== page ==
Belize Adventures

Wednesday, January 23, 2008

maybe a more accurate description about my trip to Nica

this is an email that i wrote to JVI about my trip. i think it more accurately captures some of the emotions i was trying to convey in the prior post.

i went with my work, hand in hand ministries, and spent a week 'building a house' in a neighborhood not too far from the dump. i have 'building a house' in quotes because we all knew that that was not really what we were doing; we were building relationships, opening our eyes and our hearts, learning lessons we may never verbalize, and experiencing joys, struggles, challenges, gratitude, and love in a culture not our own.

however, without a doubt, the best part of my trip with hand in hand ministries, was the part spent not with hand in hand ministries. i went two days early so that i could spend time with the nica jvs. wow. i thought i was overwhelmed by the process of getting there---saying goodbye to my roommates, getting on an airplane (what!?!? the last time i was on an airplane was to arrive in belize), getting OFF the airplane and having a minor panic attack at the busy-ness and modernity of the san salvador and then managua airports, and then touching down in a country not my own (and yes, i consider belize my own). yes, i thought i was overwhelmed. however, as i walked out from the gate area, i was more than overwhelmed--i was overcome--as i saw ed & barb from the HHM office, whom i expected to pick me up, but then i saw 4 other sets of hands waving and jumping from in between the crowd of expectant people. i might have caught a glimpse of the sign that was made for me (JV MARIA), or i might have turned away too quickly, having so many emotions at once and not knowing what to do with them. i inadvertently bypassed a security checkpoint person in my haste to rush into welcoming arms of JVs that i knew, and one that i didn't know.

the feeling was amazing. it didn't matter that i had not seen these people in a year and a half, nor did it matter that i had never met their new first year roommate. what mattered was that we were JVs and we were so happy to see each other and hug each other and just 'be' with each other.

we spent the rest of the night talking, sharing, catching up, telling stories, and saying things like: "you do it that way? we do it like this" and "no way, you have _____. you're so lucky!" and "in _____ we say this, not ______". what i wanted to say over and over was, "i'm so lucky."

indeed, i felt so lucky to be there, to be hearing these stories, to be sharing my own. i stopped often, took a deep breath, and reminded myself i was blessed for all i was experiencing. i was so happy.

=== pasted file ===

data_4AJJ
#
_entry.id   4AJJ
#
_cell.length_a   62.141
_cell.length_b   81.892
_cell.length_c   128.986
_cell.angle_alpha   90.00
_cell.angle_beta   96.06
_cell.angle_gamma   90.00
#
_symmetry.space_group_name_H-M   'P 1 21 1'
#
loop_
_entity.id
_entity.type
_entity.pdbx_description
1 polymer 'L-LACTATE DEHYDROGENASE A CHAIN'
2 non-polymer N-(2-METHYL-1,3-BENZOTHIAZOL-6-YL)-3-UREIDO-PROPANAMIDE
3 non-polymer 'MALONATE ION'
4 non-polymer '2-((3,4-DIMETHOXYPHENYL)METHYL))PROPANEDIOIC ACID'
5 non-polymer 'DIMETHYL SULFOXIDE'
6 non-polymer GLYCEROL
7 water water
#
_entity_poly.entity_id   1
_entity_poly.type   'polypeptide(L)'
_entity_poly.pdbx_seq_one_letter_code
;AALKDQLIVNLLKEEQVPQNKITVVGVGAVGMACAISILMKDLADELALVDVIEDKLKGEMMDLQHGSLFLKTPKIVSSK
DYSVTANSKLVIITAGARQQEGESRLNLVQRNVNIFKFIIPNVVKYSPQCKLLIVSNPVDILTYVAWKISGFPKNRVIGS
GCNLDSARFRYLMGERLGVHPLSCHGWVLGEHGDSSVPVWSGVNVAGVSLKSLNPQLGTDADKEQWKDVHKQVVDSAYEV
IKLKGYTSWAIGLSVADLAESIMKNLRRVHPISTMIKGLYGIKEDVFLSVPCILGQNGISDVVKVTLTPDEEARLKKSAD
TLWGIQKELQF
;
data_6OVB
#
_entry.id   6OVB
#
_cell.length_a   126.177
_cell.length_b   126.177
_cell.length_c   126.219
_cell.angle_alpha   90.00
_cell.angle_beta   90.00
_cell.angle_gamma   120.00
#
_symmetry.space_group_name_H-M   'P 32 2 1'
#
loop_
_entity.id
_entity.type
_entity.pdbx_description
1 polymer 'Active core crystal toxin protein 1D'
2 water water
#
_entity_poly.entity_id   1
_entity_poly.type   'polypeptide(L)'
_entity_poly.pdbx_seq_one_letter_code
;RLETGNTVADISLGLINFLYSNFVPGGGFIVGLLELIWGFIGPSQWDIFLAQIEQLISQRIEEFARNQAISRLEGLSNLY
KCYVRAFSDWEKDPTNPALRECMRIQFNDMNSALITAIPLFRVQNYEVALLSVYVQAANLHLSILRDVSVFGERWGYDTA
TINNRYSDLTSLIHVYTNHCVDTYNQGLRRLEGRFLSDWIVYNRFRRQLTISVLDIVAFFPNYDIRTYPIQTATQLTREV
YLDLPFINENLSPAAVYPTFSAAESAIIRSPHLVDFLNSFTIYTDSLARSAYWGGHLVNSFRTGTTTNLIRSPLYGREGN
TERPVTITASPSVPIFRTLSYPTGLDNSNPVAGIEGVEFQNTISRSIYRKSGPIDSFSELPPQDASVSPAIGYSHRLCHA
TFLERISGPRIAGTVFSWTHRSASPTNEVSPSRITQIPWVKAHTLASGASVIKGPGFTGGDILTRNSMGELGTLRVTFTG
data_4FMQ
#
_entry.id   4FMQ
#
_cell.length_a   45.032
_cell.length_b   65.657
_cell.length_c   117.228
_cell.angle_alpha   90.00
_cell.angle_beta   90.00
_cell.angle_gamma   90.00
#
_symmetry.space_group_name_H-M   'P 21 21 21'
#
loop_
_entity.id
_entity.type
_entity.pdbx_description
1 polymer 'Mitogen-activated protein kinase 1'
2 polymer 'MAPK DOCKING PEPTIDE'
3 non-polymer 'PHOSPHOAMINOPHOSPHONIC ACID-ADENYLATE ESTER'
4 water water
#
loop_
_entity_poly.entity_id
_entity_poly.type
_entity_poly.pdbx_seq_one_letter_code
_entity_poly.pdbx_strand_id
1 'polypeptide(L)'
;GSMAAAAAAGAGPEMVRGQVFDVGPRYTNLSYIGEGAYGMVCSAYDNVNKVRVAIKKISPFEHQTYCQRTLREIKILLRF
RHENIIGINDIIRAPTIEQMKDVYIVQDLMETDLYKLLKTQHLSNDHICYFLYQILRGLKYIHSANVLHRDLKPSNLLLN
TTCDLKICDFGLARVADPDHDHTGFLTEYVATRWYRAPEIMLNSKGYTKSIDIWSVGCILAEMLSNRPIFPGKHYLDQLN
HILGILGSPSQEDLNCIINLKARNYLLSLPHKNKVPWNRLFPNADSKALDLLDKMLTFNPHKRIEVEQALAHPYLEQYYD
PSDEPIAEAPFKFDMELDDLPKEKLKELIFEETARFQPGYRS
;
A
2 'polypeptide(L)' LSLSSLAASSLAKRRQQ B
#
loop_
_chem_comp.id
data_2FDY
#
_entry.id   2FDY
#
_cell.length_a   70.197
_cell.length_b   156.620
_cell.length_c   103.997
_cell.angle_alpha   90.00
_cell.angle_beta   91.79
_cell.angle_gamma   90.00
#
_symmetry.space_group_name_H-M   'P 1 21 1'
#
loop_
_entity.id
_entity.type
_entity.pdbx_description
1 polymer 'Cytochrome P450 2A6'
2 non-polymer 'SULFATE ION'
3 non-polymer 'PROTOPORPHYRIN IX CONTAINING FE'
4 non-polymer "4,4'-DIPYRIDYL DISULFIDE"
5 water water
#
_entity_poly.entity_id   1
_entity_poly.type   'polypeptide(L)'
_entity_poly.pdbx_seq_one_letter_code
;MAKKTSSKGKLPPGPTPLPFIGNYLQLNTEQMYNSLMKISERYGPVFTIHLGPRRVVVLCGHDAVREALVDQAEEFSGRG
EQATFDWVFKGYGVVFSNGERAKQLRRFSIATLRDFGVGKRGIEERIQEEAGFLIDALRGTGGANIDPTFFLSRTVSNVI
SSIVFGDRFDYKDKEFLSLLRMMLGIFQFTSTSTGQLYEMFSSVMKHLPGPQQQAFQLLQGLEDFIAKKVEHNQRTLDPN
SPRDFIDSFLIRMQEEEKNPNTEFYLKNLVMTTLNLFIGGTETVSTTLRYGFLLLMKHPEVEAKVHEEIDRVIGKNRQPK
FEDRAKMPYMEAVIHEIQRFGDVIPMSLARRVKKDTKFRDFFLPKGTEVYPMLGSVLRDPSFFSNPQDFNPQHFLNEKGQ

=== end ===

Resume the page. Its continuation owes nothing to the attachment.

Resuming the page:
it seems cliche, but i don't know how else to describe it, other than, it was almost magical to be there. it was instantly re-energizing and re-inspiring to merely spend time with them; the time spent conversing about the 4 values and later the challenges that came from those insights seemed like extra bonuses.

we spoke dreamily of a joint nica/belize retreat. having the joys and renewed spirit from seeing another country's jvs and wanting the rest of the belize jvs to experience this too, i was (and continue to be) strongly in favor of it.

without much more to say, i'll close by reiterating my gratitude to the JVs for all they brought me.

enjoy the pictures, the day, and each other!

blessings, maria

Monday, January 21, 2008


Last week, I had the amazing opportunity to go to Managua, Nicaragua. I was joining a group from Kentucky for a week long Hand in Hand Ministries immersion trip. First, though, I arrived two days early to spend some time with the Nica JVs. I was so nervous when I got on the plane—I haven’t been on an airplane in a year and a half after 25 years of pretty consistent airplane travel. There are no direct flights from Belize to Managua, so I had a layover in San Salvador. Oh my gosh—the second I walked off the airplane into the modernity of the airport, I almost stopped breathing! It was, well, developed. There were stores, people, metal walls, glass window, everything you would think an airport would have, right? True, true…….but the Belize City airport, with its 4 gates lacks the modern conveniences one would expect. I kept repeating in my head, ‘this is what it is going to be like Maria, this is what it is going to be like…….’ thinking of my return to the states. Thankfully, my gate was two gates away and I didn’t venture far because I was overwhelmed. A next short flight and I had arrived safely in Managua where I was greeted with a sign (JV MARIA) and many sets of waving hands. I completely bypassed the security stop and went straight to the JVs whom I hadn’t seen in a year and a half, yet with whom I felt an instant connection. We went back to their house and talked for maybe 4 hours about the differences between my community and theirs! Oh, and we drank beer too---and it wasn’t Belikin----ahh, Managua!

The next two days I bummed around with the JVs, loving every minute of it. I had to stop several times to catch my breath and recognize that the bursting feeling inside me was because I was just so happy. I don’t know that I can truly explain it—it was almost magical to see them, hear their stories, see their workplaces, pray with them, listen to them (& sing along) while they played guitar, go to the market with them, and just be. It was really fun to share stories and talk about all the tidbits that we’ve heard along the way from all our other JVs that are all over the world.